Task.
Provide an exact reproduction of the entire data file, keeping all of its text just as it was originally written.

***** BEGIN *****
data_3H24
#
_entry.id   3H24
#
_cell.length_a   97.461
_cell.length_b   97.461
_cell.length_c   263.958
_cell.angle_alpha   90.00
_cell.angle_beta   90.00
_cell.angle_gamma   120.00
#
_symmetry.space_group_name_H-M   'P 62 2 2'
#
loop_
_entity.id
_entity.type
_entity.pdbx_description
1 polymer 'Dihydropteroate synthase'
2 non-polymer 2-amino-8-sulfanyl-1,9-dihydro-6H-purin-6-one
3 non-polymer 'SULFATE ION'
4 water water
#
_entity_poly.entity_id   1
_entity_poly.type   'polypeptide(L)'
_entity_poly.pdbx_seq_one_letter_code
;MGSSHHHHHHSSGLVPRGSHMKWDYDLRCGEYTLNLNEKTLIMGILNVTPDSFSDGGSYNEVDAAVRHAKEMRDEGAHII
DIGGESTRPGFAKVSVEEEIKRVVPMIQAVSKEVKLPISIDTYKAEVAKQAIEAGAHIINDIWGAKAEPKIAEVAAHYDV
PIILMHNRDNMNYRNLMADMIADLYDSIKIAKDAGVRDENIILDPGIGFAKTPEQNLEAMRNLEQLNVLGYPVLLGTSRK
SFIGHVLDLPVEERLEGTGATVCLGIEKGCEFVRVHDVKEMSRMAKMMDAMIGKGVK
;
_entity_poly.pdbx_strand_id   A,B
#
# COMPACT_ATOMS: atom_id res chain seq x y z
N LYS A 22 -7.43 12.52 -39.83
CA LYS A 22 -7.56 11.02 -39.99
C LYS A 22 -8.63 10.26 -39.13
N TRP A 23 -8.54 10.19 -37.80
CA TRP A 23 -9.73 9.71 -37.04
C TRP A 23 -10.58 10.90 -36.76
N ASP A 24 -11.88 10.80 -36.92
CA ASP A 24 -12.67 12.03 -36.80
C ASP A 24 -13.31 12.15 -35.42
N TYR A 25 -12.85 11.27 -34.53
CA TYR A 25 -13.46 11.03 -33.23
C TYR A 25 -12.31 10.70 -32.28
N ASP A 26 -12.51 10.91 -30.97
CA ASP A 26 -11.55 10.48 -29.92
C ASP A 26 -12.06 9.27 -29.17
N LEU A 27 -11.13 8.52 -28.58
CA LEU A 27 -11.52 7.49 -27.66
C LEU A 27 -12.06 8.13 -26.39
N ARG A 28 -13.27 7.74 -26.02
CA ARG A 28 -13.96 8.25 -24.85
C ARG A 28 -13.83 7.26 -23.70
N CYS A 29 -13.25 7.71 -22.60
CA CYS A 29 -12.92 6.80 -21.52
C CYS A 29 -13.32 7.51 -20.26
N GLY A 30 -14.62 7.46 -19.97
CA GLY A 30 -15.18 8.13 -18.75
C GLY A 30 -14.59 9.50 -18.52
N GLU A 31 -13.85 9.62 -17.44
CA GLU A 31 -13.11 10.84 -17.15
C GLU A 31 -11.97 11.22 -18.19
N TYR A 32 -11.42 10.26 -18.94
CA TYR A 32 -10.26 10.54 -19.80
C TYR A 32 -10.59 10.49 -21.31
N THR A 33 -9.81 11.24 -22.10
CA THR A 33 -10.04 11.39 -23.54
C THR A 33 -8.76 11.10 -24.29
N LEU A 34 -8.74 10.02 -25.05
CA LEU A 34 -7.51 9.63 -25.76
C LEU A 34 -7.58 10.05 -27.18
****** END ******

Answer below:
data_3H24
#
_entry.id   3H24
#
_cell.length_a   97.461
_cell.length_b   97.461
_cell.length_c   263.958
_cell.angle_alpha   90.00
_cell.angle_beta   90.00
_cell.angle_gamma   120.00
#
_symmetry.space_group_name_H-M   'P 62 2 2'
#
loop_
_entity.id
_entity.type
_entity.pdbx_description
1 polymer 'Dihydropteroate synthase'
2 non-polymer 2-amino-8-sulfanyl-1,9-dihydro-6H-purin-6-one
3 non-polymer 'SULFATE ION'
4 water water
#
_entity_poly.entity_id   1
_entity_poly.type   'polypeptide(L)'
_entity_poly.pdbx_seq_one_letter_code
;MGSSHHHHHHSSGLVPRGSHMKWDYDLRCGEYTLNLNEKTLIMGILNVTPDSFSDGGSYNEVDAAVRHAKEMRDEGAHII
DIGGESTRPGFAKVSVEEEIKRVVPMIQAVSKEVKLPISIDTYKAEVAKQAIEAGAHIINDIWGAKAEPKIAEVAAHYDV
PIILMHNRDNMNYRNLMADMIADLYDSIKIAKDAGVRDENIILDPGIGFAKTPEQNLEAMRNLEQLNVLGYPVLLGTSRK
SFIGHVLDLPVEERLEGTGATVCLGIEKGCEFVRVHDVKEMSRMAKMMDAMIGKGVK
;
_entity_poly.pdbx_strand_id   A,B
#
# COMPACT_ATOMS: atom_id res chain seq x y z
N LYS A 22 -7.43 12.52 -39.83
CA LYS A 22 -7.56 11.02 -39.99
C LYS A 22 -8.63 10.26 -39.13
N TRP A 23 -8.54 10.19 -37.80
CA TRP A 23 -9.73 9.71 -37.04
C TRP A 23 -10.58 10.90 -36.76
N ASP A 24 -11.88 10.80 -36.92
CA ASP A 24 -12.67 12.03 -36.80
C ASP A 24 -13.31 12.15 -35.42
N TYR A 25 -12.85 11.27 -34.53
CA TYR A 25 -13.46 11.03 -33.23
C TYR A 25 -12.31 10.70 -32.28
N ASP A 26 -12.51 10.91 -30.97
CA ASP A 26 -11.55 10.48 -29.92
C ASP A 26 -12.06 9.27 -29.17
N LEU A 27 -11.13 8.52 -28.58
CA LEU A 27 -11.52 7.49 -27.66
C LEU A 27 -12.06 8.13 -26.39
N ARG A 28 -13.27 7.74 -26.02
CA ARG A 28 -13.96 8.25 -24.85
C ARG A 28 -13.83 7.26 -23.70
N CYS A 29 -13.25 7.71 -22.60
CA CYS A 29 -12.92 6.80 -21.52
C CYS A 29 -13.32 7.51 -20.26
N GLY A 30 -14.62 7.46 -19.97
CA GLY A 30 -15.18 8.13 -18.75
C GLY A 30 -14.59 9.50 -18.52
N GLU A 31 -13.85 9.62 -17.44
CA GLU A 31 -13.11 10.84 -17.15
C GLU A 31 -11.97 11.22 -18.19
N TYR A 32 -11.42 10.26 -18.94
CA TYR A 32 -10.26 10.54 -19.80
C TYR A 32 -10.59 10.49 -21.31
N THR A 33 -9.81 11.24 -22.10
CA THR A 33 -10.04 11.39 -23.54
C THR A 33 -8.76 11.10 -24.29
N LEU A 34 -8.74 10.02 -25.05
CA LEU A 34 -7.51 9.63 -25.76
C LEU A 34 -7.58 10.05 -27.18